The amount of school completed for a women affects her life. It also affects her opportunities for marriage, her circle of friends and her income from work, which can also lead to poverty. Girls who give birth during their adolescent years tend to function less effectively in numerous ways than their peers who delay childbearing (Hofferth et al., 2001). However, recent research indicates that many of the negative outcomes of adolescent motherhood, such as low educational achievement and consequent poverty, precede rather than stem from early parenthood (Hofferth et al., 2001). In essence, teenage childbearing adds to the limited prospects of already disadvantaged adolescent girls. These outcomes include poorer psychological functioning, lower rates of school completion, lower levels of marital stability, less stable employment, greater welfare use, higher rates of poverty, and slightly greater rates of health problems for both mother and child as compared to peers who postpone childbearing (Hofferth et al., 2001). Other consequences of teenage pregnancy and motherhood are low-achievement, low-motivation, the teenagers immaturity and lack of success in school which are also linked to the fact that teenage mothers drop out of school (Hofferth et al., 2001). Therefore Hofferth et al. (2001) would expect early child bearers to be less likely than their childless peers to complete high school or at least college. Moore, Manlove, Glei, & Morrison (1998) studied adolescent mothers and concluded that early parenthood had a strong negative effect on the educational attainment of girls, such that young mothers were unlikely to continue their education beyond giving birth and thus obtained lower total levels of education than their peers who delayed childbirth. In large part because of low educational attainment, teenage mothers have lower incomes as adults and are more likely to be on welfare than their peers who delay childbirth (Moore et al., 1998). Overall, young mothers with a high school degree and work experience, may provide the needed incentive to obtain and maintain stable employment. Mothers with low education skills and poor functioning, or with other family problems, may have great difficulty maintaining stable employment, and thus may suffer a substantial loss in income (Moore et al., 1998).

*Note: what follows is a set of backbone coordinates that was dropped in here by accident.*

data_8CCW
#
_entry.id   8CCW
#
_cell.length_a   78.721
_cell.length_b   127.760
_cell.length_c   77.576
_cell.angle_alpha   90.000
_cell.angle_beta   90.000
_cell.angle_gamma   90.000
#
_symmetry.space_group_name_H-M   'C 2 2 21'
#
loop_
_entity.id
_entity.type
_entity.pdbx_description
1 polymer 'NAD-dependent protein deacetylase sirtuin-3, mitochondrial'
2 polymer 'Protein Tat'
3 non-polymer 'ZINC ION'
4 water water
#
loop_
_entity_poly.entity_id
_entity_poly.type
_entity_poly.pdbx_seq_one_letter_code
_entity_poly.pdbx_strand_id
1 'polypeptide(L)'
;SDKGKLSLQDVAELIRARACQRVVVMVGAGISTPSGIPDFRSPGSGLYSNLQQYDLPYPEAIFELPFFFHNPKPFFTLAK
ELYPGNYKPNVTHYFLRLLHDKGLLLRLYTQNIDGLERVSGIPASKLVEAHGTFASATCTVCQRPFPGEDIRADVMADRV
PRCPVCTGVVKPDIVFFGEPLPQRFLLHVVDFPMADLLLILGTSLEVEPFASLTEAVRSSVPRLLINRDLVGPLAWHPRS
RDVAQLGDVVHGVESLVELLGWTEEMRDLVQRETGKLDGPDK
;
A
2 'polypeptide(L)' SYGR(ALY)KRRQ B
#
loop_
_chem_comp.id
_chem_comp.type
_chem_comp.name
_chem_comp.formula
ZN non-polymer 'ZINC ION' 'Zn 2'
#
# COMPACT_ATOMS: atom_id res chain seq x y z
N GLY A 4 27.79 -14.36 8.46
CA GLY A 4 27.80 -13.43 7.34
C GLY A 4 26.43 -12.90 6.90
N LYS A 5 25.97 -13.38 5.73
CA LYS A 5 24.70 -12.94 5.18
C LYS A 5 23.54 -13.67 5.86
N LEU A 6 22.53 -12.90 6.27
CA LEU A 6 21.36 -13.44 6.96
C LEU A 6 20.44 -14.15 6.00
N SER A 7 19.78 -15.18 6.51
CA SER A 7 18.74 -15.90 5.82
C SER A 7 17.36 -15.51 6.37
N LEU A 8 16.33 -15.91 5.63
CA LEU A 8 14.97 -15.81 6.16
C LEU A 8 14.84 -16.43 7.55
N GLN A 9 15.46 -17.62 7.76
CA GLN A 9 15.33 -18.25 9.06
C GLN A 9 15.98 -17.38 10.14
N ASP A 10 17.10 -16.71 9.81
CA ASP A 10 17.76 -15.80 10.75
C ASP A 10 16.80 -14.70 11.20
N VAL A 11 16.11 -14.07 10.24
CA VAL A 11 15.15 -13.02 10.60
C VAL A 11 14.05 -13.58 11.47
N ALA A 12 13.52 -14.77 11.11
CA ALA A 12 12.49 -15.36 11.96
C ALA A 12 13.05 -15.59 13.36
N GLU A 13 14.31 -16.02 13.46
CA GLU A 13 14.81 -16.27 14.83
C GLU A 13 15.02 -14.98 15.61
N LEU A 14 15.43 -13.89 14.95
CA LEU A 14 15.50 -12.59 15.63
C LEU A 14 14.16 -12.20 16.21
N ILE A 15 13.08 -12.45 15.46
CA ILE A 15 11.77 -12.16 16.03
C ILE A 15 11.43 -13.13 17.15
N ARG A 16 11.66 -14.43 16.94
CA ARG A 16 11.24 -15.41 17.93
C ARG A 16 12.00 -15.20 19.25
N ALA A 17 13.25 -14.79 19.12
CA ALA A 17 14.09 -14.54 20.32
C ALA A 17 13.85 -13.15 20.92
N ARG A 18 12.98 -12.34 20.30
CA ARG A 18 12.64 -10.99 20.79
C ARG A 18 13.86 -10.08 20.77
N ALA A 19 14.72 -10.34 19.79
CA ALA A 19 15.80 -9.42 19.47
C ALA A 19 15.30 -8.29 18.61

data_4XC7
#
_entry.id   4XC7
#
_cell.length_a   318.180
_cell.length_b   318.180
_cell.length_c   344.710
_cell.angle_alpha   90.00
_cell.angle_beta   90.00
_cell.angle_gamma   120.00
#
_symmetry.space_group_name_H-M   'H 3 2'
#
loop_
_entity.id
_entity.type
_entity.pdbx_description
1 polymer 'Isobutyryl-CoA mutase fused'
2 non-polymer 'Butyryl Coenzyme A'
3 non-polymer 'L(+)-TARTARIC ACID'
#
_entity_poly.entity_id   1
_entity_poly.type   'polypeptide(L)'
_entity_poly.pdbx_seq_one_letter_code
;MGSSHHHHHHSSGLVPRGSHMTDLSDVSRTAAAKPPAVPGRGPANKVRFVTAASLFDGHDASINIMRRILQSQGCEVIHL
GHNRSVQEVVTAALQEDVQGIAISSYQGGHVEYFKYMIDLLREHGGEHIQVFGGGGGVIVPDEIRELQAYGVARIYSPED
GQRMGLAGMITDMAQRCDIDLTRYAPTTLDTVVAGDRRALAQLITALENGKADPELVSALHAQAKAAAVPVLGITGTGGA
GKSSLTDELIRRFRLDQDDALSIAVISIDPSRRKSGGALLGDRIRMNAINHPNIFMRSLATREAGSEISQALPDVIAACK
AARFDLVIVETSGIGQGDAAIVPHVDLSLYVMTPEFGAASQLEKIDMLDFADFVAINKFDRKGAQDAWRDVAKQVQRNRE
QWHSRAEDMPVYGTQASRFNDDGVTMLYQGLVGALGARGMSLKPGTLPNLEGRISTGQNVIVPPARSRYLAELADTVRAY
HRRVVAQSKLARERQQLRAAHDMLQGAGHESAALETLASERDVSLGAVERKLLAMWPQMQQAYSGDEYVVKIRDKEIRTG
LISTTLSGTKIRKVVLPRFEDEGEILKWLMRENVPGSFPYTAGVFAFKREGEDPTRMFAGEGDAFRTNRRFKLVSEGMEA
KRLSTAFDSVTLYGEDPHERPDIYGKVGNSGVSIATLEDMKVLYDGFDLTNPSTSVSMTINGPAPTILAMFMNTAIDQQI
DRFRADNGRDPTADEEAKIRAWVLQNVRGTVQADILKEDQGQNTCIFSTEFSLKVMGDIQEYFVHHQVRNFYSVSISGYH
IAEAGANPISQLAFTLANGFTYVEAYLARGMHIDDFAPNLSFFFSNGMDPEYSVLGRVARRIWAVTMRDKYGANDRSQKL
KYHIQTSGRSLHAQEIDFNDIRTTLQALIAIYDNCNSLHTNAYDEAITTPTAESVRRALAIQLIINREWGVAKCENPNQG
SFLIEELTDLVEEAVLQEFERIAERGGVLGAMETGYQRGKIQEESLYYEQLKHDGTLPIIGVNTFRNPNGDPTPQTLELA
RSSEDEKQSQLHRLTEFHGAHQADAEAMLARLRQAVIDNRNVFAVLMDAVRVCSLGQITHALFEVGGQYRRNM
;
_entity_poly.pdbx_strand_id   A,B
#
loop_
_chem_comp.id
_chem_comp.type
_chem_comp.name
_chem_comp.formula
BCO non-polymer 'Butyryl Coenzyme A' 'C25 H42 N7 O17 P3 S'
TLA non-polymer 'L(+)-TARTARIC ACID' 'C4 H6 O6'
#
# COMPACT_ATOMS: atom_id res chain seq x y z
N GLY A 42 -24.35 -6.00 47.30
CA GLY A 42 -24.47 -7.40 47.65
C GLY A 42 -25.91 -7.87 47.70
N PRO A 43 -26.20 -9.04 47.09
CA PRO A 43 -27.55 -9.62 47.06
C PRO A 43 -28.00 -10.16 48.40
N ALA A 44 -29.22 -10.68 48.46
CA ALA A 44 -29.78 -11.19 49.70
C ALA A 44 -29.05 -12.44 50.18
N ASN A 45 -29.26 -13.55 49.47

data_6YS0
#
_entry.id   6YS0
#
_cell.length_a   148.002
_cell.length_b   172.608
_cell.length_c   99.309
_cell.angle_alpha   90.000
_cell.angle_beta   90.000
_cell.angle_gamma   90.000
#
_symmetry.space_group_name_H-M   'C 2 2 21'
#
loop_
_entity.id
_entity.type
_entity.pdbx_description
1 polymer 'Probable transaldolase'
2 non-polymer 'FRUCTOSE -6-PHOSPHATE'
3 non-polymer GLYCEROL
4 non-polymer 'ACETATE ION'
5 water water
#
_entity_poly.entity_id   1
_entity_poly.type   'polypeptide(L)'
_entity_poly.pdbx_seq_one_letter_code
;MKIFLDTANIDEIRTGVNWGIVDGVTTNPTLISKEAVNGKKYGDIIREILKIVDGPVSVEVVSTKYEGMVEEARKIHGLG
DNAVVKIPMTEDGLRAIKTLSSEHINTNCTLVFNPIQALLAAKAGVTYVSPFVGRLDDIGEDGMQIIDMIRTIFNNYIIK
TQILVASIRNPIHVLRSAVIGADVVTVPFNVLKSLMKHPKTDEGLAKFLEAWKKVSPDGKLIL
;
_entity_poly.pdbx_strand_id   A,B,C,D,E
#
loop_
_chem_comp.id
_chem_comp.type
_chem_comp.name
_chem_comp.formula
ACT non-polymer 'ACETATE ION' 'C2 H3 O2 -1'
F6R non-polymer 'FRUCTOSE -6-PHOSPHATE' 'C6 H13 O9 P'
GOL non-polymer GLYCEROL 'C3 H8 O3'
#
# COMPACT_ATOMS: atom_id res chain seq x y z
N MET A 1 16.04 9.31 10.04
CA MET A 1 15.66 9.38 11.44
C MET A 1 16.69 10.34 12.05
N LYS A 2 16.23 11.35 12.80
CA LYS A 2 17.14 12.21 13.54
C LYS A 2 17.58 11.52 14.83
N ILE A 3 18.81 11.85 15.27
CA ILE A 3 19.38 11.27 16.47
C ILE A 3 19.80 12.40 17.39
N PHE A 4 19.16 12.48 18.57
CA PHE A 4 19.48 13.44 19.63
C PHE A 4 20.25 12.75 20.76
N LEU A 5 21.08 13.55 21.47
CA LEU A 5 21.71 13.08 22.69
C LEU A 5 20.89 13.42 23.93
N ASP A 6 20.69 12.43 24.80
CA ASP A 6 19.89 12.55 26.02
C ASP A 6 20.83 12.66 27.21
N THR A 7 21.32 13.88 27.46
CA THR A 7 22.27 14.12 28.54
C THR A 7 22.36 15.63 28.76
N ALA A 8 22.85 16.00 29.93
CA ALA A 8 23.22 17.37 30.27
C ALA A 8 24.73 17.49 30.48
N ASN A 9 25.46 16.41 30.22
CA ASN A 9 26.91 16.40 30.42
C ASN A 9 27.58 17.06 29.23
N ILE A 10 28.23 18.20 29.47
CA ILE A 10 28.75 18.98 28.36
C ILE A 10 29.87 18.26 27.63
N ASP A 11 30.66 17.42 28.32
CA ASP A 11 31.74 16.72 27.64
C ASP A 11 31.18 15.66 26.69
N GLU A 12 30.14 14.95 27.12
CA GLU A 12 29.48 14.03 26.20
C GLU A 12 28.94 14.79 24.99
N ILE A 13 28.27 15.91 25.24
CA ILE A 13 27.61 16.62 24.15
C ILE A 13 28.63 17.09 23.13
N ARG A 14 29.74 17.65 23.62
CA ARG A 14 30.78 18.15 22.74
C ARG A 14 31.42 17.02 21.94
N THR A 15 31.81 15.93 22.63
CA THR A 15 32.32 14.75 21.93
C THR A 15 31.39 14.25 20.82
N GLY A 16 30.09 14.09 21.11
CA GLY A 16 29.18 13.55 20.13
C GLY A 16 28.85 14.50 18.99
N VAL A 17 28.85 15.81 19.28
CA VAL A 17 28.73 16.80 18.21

However, parental involvement in their daughter’s school such as attending school meetings, participating in school activities, going to their daughters honor ceremony are not related to whether their daughters will become pregnant. Furthermore, adolescents who are involved in religious organizations are less likely to bear a child. Teenage girls who belong to a club or attend church are those who most likely will not bear a child in high school (Moore et al., 1998).
Several techniques have been developed to attempt to separate out the effects of background factors which influence both the probability of a teenage birth and the future functioning of the young mother from the effects of early childbearing. For example, a number of studies have compared sets of sisters, one of whom had a child as a teenager and one of whom delayed childbearing until adulthood, in order to control for differences in family background factors commonly found between teenagers who do and do not become young parents (Hoffman, 1998). Such studies found that the effects of teenage childbearing on high school completion and total educational attainment are much smaller than previous studies had indicated. For example, Hoffman, (1998) found that postponing a teenage birth to after the age of 20 would increase the total educational attainment. This study found that having a child before the age of 18 reduces the likelihood of graduation from high school but attaining a GED ( General Equivalency Degree). However, a GED may carry a lower return in future earnings than a high school diploma (Hoffman, 1998). This seems to be possible because of some teenage mothers that have a child and atten school at the same time. This is due to the fact that there all several programs that exists for this matter. There are day cares in the school which watch the child for the teenager while she is in school.